Mary Kubica has been writing excellent mysteries steadily ever since her debut of “The Good Girl” back in 2014. Kubica, who is often compared to Gillian Flynn, is one of the few authors who lives up to the comparison. She writes tightly scripted plots with endings that pack a surprise every time. Like Flynn, she lives in the Chicago area, and like Flynn, she has a talent for the technicality of mystery writing, but also infuses her stories with so much humanity.
Her characters breathe on the page, never tripping into the absurd, as often happens in mysteries these days. “Local Woman Missing” begins with two heart-stopping chapters. In the first, a woman sneaks out of her home at night for an illicit liaison, and then disappears completely. In the second chapter, a child is trapped in the filthy basement of a home, fed irregularly from a dog bowl. She manages to escape when her kidnappers give her a spoon that she sharpens into a shiv.
The book is fairly un-putdownable from then on, with Kubica agilely switching point of view and time period between the present, when the girl is rescued, and eleven years ago, when the child went missing along with the local woman. The very thought of the child living in a local basement is agonizing—imagining that she might be within shouting distance of someone who could save her is painful. Of course, it draws an easy comparison to Emma Donoghue’s “Room” (2010) and the idea of how such a child, raised in isolation, could ever recover from such a trauma.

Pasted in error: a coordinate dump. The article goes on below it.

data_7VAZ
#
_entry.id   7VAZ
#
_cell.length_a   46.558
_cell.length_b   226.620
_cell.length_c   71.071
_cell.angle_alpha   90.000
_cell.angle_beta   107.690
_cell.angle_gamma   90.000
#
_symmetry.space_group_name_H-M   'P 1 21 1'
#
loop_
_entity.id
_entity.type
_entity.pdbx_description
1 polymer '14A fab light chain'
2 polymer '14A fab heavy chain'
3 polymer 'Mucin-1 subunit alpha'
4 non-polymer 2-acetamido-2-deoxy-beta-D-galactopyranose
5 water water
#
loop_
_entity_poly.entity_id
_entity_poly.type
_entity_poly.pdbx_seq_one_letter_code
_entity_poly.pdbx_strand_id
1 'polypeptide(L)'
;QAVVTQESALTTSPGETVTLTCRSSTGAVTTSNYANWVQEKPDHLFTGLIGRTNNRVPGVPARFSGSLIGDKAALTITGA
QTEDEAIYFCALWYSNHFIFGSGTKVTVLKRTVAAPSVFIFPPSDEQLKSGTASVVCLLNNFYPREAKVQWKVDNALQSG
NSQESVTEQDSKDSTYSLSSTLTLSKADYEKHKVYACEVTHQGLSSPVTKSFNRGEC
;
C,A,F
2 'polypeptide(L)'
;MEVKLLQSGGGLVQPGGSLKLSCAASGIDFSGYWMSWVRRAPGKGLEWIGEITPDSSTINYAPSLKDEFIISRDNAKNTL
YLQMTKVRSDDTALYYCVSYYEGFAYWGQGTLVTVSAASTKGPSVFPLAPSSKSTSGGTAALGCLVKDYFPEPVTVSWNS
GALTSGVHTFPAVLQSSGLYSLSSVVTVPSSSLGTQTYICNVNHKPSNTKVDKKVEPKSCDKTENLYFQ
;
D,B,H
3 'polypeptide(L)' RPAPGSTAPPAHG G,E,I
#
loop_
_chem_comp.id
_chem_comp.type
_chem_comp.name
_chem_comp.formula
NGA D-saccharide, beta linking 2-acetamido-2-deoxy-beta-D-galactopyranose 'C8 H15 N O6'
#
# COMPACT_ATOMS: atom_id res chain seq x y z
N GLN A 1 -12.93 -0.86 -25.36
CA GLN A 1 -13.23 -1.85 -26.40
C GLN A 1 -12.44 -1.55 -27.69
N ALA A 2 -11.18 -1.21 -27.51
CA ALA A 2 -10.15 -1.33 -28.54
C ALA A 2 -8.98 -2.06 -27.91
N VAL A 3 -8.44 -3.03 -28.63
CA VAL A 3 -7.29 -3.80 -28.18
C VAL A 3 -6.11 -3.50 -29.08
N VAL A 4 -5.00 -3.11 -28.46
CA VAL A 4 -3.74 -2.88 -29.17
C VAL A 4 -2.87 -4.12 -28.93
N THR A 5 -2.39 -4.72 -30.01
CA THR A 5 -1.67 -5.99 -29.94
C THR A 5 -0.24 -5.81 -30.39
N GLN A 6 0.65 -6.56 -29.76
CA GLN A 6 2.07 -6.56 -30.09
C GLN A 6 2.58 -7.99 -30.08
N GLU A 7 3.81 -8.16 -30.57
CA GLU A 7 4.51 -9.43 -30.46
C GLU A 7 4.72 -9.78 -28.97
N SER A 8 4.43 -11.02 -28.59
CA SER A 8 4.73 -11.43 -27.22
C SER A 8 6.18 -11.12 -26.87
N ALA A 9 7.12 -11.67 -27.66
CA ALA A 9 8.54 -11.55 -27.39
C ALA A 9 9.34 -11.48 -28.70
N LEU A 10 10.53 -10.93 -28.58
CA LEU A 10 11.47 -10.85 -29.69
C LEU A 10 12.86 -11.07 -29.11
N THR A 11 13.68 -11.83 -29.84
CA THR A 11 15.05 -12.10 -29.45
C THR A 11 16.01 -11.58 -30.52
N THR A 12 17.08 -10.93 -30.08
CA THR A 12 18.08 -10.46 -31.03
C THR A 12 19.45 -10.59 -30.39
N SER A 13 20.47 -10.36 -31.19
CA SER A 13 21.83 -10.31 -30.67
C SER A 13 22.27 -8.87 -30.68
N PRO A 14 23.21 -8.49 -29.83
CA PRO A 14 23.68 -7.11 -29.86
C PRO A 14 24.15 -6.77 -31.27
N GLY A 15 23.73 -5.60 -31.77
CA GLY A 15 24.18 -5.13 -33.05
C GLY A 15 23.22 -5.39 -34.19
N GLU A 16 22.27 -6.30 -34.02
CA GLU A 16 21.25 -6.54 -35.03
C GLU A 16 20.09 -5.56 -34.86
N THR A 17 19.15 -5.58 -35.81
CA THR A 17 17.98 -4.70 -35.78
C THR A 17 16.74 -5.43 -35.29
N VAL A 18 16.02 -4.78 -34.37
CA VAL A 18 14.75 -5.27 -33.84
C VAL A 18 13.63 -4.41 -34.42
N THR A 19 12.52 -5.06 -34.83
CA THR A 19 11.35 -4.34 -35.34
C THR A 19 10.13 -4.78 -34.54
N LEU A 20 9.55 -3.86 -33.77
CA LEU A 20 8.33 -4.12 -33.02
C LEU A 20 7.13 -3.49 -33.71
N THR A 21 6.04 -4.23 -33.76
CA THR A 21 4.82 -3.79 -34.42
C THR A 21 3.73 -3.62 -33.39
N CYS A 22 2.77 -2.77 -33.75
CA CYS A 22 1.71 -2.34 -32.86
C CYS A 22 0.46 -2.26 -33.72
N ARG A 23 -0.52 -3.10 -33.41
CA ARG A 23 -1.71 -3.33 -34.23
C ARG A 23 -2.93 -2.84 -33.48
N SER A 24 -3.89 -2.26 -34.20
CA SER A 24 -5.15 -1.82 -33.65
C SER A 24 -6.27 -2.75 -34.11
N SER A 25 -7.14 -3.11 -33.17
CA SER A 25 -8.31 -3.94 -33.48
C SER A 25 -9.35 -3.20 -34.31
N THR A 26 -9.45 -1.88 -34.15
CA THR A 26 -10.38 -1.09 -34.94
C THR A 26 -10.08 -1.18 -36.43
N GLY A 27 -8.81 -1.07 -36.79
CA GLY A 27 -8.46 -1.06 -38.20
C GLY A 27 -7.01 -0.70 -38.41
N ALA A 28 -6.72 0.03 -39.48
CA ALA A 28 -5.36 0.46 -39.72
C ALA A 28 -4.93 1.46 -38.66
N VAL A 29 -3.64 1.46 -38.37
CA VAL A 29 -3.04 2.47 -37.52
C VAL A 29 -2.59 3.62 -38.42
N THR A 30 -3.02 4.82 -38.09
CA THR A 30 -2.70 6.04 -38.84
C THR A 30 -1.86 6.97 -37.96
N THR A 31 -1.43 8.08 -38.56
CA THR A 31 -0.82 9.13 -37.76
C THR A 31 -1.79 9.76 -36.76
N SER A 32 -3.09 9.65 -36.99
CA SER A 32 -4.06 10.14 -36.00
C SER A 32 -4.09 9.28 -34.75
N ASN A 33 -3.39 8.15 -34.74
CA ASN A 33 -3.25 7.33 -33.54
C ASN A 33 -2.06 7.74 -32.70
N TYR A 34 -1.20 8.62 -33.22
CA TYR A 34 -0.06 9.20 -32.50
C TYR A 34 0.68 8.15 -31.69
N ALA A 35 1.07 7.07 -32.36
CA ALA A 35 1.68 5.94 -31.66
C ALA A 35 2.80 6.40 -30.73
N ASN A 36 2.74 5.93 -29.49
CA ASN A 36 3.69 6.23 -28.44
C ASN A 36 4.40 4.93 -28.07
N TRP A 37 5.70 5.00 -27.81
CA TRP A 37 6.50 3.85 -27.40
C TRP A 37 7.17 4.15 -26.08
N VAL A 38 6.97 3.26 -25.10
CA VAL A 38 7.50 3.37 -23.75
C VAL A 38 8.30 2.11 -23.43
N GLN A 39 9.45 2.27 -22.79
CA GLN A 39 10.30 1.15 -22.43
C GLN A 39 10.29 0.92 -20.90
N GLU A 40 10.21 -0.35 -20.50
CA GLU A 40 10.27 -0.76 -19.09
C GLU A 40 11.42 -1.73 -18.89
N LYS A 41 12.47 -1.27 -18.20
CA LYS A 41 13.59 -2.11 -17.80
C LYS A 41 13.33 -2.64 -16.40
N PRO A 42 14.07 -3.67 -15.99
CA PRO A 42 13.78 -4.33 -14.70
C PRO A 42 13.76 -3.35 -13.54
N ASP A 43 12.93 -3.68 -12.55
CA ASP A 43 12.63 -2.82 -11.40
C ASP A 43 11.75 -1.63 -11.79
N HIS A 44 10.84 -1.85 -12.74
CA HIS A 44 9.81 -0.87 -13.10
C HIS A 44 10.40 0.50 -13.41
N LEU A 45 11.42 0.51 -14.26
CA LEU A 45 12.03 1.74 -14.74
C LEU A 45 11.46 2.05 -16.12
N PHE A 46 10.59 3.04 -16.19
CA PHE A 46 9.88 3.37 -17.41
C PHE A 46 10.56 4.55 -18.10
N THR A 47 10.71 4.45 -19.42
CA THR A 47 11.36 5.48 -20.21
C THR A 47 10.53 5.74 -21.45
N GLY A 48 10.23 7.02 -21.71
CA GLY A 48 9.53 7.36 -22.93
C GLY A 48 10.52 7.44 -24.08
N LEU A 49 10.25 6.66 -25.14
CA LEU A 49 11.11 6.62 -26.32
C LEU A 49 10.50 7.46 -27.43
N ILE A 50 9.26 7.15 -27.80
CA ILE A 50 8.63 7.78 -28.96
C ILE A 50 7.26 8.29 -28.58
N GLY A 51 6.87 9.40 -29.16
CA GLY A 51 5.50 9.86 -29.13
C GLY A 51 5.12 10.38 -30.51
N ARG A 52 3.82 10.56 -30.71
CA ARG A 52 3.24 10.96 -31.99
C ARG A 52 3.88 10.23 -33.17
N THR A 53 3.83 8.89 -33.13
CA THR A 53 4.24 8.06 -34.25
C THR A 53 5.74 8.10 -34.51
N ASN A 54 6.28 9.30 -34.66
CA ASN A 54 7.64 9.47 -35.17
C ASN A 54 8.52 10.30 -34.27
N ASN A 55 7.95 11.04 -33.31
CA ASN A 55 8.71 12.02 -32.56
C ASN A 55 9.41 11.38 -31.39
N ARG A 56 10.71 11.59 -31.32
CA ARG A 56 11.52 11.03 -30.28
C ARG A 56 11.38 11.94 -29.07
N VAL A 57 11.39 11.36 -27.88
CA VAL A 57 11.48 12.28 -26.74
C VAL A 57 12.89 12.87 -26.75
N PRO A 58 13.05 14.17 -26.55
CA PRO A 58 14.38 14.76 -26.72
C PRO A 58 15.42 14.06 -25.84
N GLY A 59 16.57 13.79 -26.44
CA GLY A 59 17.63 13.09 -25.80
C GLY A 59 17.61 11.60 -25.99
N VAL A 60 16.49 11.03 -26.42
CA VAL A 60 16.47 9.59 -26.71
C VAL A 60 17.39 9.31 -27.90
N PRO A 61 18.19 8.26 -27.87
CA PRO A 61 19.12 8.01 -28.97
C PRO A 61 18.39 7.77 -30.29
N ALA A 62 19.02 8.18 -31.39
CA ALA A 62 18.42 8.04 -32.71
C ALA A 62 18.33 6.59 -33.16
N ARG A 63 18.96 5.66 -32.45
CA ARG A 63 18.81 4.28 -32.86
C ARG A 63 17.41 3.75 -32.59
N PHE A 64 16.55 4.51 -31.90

Not surprisingly, the theme of the fragility of children runs throughout, accentuated further by a character who is a doula. Her inner monologue about giving the mother autonomy and choices sets a high standard of care in the mind of the reader, making it all the more devastating when women’s and children’s bodies are regarded without love and respect. An uncaring pelvic exam takes on a horror-like quality when the woman is not treated as a whole being, becoming one of the more harrowing scenes in a particularly grisly novel.
Kubica also examines the nature of neighbors and community. Most of the characters live within blocks of each other, their proximity sometimes a comfort and other times an uneasy proximity. The couple who managed to keep a child in their basement for eleven years reiterates that you never really know what goes on behind closed doors. In “Local Woman Missing,” no one is really the same outside their house as they are in it. (Kelly Roark)
“Local Woman Missing”
By Mary Kubica
Park Row, 352 pages